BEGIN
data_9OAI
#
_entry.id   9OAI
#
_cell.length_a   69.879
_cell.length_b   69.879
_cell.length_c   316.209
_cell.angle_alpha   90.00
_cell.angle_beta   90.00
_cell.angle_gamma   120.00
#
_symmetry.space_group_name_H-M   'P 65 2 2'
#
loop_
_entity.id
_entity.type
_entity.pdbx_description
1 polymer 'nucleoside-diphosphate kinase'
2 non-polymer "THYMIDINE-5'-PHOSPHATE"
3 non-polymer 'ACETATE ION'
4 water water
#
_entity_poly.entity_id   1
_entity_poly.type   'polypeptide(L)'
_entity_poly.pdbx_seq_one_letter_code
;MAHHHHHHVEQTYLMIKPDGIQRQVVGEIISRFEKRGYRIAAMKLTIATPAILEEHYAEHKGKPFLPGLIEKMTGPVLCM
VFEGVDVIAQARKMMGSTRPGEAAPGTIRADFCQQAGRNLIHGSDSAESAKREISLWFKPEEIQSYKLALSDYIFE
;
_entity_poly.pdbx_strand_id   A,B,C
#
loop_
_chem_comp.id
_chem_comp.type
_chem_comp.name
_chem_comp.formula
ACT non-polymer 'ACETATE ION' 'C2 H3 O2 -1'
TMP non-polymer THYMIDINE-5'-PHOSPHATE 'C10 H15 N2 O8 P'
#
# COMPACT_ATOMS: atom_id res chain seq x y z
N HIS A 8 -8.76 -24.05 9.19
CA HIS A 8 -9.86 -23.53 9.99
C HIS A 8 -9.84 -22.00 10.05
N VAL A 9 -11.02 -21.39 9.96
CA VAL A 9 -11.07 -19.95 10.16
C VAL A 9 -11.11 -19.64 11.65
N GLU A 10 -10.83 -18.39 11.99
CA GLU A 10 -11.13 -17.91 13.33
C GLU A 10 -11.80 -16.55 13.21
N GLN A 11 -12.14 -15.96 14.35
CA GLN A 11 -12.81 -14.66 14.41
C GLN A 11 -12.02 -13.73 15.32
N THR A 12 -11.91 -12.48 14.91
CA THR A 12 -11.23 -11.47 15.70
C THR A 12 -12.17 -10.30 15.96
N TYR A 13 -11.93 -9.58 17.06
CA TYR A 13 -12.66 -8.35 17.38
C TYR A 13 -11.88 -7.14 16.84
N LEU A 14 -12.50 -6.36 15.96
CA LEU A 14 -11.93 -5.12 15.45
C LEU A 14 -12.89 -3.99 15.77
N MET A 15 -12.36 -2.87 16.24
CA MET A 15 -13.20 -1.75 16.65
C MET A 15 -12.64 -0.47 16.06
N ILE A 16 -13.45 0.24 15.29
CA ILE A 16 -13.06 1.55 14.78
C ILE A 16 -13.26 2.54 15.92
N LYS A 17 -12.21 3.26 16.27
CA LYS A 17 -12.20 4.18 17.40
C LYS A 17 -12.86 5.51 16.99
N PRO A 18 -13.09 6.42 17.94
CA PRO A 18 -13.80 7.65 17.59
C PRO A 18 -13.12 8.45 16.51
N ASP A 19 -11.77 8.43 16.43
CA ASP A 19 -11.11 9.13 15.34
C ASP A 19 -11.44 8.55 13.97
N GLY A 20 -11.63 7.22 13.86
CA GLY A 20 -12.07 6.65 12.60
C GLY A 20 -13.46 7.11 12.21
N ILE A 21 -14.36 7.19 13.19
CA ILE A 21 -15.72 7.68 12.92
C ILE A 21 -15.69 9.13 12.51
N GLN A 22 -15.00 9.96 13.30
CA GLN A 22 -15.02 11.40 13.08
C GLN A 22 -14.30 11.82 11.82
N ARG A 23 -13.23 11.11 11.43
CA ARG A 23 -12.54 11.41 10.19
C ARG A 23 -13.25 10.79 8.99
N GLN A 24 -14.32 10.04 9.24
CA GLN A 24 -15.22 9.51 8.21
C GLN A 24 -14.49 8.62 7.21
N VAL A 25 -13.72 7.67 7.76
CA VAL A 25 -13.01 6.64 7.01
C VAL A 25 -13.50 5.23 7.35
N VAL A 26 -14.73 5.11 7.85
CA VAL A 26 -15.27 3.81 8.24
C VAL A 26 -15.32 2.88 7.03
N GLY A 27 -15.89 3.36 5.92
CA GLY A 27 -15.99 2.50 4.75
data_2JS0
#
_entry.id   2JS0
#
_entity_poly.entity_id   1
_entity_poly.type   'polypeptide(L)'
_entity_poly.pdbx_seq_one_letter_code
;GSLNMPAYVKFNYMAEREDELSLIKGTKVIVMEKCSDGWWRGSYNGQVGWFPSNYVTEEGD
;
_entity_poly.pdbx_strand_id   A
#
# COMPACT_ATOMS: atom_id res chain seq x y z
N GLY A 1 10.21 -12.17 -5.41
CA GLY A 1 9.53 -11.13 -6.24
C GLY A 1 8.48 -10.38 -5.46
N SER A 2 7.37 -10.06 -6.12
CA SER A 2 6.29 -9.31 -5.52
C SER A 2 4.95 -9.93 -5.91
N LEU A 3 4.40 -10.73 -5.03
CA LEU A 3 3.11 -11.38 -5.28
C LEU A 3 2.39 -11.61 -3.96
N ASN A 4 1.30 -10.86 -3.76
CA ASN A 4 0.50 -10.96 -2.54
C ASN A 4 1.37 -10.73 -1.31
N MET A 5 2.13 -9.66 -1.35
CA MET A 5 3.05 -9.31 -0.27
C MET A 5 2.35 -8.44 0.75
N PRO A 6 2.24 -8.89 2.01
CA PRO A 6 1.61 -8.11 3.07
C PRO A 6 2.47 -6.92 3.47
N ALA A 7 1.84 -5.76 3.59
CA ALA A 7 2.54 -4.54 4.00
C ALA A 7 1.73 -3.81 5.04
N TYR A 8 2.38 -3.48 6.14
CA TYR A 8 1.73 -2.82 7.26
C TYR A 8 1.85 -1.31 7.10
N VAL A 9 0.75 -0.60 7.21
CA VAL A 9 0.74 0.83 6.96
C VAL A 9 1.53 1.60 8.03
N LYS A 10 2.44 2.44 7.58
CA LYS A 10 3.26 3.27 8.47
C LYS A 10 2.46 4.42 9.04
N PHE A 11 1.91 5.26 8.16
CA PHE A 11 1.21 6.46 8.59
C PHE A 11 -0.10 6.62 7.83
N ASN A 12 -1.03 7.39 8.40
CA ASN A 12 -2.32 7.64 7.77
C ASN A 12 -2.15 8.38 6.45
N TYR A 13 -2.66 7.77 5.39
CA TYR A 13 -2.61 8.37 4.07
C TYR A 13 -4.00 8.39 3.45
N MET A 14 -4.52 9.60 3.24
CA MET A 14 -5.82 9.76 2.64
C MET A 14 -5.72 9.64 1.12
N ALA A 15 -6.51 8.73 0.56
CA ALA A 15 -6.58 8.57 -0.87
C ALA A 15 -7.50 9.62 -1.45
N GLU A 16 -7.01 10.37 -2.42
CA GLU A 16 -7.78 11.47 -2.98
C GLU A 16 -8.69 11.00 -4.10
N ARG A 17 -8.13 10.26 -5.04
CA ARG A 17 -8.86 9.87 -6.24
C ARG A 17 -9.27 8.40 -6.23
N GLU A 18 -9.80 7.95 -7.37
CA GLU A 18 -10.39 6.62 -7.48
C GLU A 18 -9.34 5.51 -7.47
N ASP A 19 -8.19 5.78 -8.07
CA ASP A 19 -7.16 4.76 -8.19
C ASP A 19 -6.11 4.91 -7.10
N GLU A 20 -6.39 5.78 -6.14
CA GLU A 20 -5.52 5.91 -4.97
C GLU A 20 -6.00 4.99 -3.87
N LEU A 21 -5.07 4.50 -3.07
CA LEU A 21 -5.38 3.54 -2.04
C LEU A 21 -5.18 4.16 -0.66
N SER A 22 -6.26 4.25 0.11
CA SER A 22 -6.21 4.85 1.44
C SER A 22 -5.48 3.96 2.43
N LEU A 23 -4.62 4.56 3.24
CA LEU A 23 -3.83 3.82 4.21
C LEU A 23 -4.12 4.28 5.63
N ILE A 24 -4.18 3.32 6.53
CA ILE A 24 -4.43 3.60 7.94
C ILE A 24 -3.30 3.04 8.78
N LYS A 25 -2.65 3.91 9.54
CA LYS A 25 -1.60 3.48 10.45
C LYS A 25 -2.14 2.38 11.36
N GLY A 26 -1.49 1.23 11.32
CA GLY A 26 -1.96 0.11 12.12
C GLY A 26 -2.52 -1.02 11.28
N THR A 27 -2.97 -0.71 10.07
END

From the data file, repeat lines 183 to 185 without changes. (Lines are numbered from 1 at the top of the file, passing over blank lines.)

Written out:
N LYS A 25 -2.65 3.91 9.54
CA LYS A 25 -1.60 3.48 10.45
C LYS A 25 -2.14 2.38 11.36